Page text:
Comparison of outcomes between muscle-sparing thoracotomy and video-assisted thoracic surgery in patients with cT1 N0 M0 lung cancer

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Abstract

Objective:

To compare short-term complications and long-term survival outcomes between muscle-sparing thoracotomy (MST) and video-assisted thoracic surgery (VATS) groups using a propensity-score matching process.

Methods:

One thousand eighty-three patients with cT1 N0 M0 lung cancer from January 2009 to December 2014 who underwent lobectomy and a systematic lymph node dissection were retrospectively included, and statistical analyses including a propensity-score matching process were used to compare short-term and long-term outcomes.

Results:

Before propensity-score matching, for short-term surgical outcomes, the VATS group had fewer chest tube dwelling days (P < .001), less chest tube output (P < .001), shorter hospital stay, and fewer postoperative complications (P = .015). For long-term survival outcomes, the VATS group had a longer recurrence-free survival (P < .001) and overall survival (P < .001). After propensity-score matching, for short-term surgical outcomes, the VATS group had fewer chest tube dwelling days (P < .001), less chest tube output (P < .001), shorter hospital stay (P = .002), and fewer postoperative complications (P = .008). There was no difference in recurrence-free survival and overall survival between the 2 groups (P = .158 and P = .639, respectively).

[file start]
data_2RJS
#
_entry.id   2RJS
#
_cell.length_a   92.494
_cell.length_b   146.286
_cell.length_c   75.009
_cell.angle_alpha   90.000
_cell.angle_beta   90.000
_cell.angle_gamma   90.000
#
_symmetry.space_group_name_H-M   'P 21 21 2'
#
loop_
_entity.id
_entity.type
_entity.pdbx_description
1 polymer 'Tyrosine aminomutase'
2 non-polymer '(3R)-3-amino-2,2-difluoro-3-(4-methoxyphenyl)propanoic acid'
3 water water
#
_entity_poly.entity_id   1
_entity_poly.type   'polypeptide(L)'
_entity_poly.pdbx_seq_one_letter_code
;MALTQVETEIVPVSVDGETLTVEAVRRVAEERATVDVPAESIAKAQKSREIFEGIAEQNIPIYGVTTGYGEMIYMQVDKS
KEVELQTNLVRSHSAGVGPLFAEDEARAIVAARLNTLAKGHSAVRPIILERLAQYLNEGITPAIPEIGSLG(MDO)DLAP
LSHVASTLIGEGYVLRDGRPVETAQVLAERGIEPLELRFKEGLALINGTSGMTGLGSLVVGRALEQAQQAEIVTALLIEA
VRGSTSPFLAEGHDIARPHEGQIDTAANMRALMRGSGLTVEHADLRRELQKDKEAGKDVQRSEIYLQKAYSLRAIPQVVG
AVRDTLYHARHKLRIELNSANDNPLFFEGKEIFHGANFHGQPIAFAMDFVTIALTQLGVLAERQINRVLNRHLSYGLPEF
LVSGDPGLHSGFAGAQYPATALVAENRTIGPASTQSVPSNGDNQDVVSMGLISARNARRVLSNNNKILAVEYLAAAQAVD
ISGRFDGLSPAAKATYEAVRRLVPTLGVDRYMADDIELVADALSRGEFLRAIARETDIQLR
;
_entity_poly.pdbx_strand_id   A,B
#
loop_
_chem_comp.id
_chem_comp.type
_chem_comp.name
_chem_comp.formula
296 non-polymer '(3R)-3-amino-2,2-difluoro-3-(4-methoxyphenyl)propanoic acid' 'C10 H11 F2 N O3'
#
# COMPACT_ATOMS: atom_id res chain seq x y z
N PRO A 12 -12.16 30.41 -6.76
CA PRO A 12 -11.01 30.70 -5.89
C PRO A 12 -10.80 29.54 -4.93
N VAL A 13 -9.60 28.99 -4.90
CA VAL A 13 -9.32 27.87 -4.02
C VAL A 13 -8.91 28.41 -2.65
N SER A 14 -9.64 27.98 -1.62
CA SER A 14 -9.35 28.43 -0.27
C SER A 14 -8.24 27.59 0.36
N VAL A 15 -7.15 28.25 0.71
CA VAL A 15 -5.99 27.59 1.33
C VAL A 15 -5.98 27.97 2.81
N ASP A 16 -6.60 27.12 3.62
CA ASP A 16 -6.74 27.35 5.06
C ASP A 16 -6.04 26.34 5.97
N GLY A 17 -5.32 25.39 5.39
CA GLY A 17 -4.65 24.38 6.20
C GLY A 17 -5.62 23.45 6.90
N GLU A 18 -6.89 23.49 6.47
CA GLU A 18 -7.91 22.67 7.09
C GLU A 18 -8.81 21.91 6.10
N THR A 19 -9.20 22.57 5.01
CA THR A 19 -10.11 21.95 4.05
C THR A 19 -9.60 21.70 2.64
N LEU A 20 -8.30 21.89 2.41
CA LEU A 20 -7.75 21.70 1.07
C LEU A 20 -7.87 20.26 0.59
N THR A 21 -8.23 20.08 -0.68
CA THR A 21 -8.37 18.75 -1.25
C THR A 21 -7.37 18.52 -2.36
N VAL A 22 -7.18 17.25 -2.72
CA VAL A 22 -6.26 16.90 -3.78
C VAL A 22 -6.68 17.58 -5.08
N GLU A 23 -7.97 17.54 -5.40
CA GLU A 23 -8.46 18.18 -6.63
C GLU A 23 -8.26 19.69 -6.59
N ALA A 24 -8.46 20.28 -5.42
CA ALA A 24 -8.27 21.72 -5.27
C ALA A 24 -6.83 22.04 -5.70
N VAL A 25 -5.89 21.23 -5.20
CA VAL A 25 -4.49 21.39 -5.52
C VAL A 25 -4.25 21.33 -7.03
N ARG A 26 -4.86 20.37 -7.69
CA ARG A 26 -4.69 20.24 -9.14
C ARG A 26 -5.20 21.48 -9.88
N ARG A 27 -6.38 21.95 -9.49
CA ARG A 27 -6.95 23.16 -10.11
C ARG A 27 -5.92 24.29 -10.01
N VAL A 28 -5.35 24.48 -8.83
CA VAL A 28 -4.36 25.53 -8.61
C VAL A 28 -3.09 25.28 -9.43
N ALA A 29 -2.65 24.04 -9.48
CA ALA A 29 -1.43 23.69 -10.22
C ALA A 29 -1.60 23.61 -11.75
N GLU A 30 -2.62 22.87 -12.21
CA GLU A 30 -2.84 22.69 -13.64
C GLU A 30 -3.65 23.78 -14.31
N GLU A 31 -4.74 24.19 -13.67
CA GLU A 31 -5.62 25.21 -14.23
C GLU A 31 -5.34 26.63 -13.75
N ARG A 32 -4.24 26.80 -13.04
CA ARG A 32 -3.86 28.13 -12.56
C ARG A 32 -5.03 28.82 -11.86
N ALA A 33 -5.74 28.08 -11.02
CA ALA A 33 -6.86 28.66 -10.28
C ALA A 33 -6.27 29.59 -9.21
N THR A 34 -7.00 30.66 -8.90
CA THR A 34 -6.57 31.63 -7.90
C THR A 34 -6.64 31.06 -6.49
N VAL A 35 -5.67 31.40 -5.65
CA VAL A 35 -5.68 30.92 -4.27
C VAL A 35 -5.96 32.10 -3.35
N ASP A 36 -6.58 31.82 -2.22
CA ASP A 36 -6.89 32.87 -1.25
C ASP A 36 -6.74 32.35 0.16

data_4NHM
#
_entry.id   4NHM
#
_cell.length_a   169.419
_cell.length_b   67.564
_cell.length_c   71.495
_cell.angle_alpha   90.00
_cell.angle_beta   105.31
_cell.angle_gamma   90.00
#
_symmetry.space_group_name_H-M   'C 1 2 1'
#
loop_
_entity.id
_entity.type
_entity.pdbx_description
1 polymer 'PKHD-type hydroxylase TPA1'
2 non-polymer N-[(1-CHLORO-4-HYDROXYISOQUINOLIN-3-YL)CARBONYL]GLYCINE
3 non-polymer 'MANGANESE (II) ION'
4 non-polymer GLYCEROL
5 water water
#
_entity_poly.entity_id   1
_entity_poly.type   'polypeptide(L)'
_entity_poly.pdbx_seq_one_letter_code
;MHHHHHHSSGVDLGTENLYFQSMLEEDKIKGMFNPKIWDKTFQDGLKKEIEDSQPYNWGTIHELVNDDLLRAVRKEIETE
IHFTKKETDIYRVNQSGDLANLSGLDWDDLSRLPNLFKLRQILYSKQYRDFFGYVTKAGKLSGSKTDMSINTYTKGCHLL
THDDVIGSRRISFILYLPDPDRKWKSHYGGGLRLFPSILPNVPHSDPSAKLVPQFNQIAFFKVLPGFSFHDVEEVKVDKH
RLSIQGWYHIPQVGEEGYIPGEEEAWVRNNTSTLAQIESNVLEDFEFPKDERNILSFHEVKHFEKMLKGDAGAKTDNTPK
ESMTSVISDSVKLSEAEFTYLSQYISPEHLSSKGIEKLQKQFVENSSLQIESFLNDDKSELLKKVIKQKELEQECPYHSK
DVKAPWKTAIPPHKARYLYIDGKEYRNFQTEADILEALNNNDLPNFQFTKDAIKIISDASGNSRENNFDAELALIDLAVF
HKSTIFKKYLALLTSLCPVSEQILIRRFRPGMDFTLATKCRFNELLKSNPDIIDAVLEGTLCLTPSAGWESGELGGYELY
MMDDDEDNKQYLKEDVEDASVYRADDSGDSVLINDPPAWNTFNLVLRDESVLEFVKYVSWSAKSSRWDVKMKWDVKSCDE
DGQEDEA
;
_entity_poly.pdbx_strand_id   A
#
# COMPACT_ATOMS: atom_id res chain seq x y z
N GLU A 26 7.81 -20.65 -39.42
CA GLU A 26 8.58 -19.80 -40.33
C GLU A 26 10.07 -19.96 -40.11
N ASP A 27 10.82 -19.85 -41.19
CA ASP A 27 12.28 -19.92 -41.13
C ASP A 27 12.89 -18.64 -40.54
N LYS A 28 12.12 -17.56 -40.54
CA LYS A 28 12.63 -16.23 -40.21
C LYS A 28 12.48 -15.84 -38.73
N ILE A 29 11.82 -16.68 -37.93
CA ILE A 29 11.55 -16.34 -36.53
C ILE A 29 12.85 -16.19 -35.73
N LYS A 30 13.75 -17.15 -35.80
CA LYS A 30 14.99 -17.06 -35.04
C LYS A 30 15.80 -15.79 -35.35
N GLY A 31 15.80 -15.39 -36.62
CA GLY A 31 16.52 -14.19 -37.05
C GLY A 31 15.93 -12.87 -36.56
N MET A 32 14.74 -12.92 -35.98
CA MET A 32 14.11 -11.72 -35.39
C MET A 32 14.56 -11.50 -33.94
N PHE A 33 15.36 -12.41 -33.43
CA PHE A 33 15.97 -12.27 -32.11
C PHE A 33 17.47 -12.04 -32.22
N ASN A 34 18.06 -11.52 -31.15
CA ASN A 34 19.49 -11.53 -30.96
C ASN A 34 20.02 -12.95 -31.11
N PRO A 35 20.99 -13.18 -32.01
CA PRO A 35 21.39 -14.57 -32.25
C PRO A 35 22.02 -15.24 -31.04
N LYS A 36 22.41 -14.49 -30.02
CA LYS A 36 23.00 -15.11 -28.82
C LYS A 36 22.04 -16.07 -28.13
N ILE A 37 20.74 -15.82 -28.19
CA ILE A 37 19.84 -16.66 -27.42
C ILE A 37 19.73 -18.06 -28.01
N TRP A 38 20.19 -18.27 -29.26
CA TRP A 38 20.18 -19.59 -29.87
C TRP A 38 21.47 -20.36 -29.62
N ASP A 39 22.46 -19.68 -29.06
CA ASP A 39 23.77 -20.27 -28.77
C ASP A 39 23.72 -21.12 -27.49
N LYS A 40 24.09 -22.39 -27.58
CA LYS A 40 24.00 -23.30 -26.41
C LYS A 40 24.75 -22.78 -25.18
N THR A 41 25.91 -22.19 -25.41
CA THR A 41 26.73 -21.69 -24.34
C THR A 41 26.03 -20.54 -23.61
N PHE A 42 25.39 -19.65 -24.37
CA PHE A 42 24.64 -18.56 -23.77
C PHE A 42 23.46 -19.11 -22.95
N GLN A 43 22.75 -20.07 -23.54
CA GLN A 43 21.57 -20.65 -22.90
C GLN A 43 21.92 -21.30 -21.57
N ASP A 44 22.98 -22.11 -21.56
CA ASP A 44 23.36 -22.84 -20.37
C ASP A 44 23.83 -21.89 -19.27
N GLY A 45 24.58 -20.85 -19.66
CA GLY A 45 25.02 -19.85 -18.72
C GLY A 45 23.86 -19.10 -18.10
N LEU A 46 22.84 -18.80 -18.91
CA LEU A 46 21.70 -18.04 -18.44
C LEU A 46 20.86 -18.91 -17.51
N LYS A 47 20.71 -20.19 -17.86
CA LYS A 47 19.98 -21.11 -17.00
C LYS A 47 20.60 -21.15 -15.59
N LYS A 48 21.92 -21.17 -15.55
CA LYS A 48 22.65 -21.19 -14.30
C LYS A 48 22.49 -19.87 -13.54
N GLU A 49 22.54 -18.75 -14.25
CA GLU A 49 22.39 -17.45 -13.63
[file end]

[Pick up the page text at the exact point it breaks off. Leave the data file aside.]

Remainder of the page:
Conclusions:

VATS is less invasive and is associated with shorter length of hospital stay and fewer postoperative complications. The 2 surgical approaches have equivalent long-term survival outcomes.

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